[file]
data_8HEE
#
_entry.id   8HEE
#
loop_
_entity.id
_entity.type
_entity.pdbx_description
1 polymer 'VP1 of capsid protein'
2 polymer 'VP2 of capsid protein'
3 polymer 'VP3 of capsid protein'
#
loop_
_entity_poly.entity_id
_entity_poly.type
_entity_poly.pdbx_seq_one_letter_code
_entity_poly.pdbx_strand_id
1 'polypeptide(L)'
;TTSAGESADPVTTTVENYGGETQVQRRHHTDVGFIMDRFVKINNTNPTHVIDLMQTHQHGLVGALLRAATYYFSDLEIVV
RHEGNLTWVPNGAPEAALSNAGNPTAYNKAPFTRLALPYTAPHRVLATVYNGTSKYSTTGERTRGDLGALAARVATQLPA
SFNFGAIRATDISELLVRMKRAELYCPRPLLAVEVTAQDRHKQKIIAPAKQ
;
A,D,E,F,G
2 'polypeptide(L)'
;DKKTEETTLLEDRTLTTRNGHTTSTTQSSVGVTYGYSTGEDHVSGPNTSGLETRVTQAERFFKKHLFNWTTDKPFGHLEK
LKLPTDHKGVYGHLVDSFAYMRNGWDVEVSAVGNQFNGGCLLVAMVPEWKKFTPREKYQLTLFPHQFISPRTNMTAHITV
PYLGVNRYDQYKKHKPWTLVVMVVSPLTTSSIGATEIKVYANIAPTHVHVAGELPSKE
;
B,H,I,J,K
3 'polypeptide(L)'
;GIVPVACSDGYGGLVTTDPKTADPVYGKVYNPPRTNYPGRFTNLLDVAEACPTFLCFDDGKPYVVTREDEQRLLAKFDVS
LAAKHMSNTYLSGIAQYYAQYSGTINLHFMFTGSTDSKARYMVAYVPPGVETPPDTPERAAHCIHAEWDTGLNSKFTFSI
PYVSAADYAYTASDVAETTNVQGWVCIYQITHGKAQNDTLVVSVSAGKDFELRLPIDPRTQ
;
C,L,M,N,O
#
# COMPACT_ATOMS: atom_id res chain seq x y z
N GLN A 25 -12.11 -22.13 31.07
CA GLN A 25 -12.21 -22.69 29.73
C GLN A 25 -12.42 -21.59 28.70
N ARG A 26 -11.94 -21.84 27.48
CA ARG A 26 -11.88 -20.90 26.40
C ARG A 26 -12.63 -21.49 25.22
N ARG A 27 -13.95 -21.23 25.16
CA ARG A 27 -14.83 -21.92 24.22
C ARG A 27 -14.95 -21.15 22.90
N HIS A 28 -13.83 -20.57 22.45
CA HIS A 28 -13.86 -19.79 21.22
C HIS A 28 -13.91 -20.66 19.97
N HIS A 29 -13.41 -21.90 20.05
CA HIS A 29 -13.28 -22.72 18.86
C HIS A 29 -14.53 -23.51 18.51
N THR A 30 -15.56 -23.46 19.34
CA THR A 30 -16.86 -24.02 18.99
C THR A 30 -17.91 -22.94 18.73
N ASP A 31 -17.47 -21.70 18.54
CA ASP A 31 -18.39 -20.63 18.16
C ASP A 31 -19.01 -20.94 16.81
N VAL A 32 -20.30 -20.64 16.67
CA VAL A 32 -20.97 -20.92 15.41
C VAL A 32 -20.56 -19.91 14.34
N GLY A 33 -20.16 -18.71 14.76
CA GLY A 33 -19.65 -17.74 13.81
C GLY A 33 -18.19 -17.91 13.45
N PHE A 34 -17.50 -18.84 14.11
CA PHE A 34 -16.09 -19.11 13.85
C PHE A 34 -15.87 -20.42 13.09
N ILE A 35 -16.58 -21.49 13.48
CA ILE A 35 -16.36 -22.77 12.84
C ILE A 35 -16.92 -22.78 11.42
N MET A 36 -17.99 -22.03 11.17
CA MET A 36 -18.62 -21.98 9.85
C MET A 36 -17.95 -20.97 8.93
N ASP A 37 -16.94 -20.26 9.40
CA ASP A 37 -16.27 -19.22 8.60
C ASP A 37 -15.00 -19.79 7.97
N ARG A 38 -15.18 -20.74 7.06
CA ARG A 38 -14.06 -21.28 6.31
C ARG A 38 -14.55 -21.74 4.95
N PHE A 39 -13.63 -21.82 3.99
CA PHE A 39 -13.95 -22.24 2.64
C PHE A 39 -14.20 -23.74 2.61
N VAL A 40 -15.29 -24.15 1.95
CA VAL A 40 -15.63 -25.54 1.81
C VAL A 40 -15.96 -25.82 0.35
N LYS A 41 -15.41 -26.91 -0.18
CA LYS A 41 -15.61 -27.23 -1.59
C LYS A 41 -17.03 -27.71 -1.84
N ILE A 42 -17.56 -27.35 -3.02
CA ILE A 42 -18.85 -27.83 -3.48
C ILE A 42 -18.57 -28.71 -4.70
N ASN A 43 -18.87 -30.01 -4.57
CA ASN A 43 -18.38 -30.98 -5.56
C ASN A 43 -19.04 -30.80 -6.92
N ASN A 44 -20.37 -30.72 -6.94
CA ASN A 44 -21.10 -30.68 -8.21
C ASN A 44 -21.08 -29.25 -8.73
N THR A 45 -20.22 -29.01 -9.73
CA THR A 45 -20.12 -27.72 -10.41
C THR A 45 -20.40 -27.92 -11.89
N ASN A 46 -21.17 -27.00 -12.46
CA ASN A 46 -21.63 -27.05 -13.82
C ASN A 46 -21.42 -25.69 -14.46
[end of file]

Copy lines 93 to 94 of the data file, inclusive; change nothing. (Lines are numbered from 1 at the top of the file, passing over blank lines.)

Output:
CA ASN A 43 -18.38 -30.98 -5.56
C ASN A 43 -19.04 -30.80 -6.92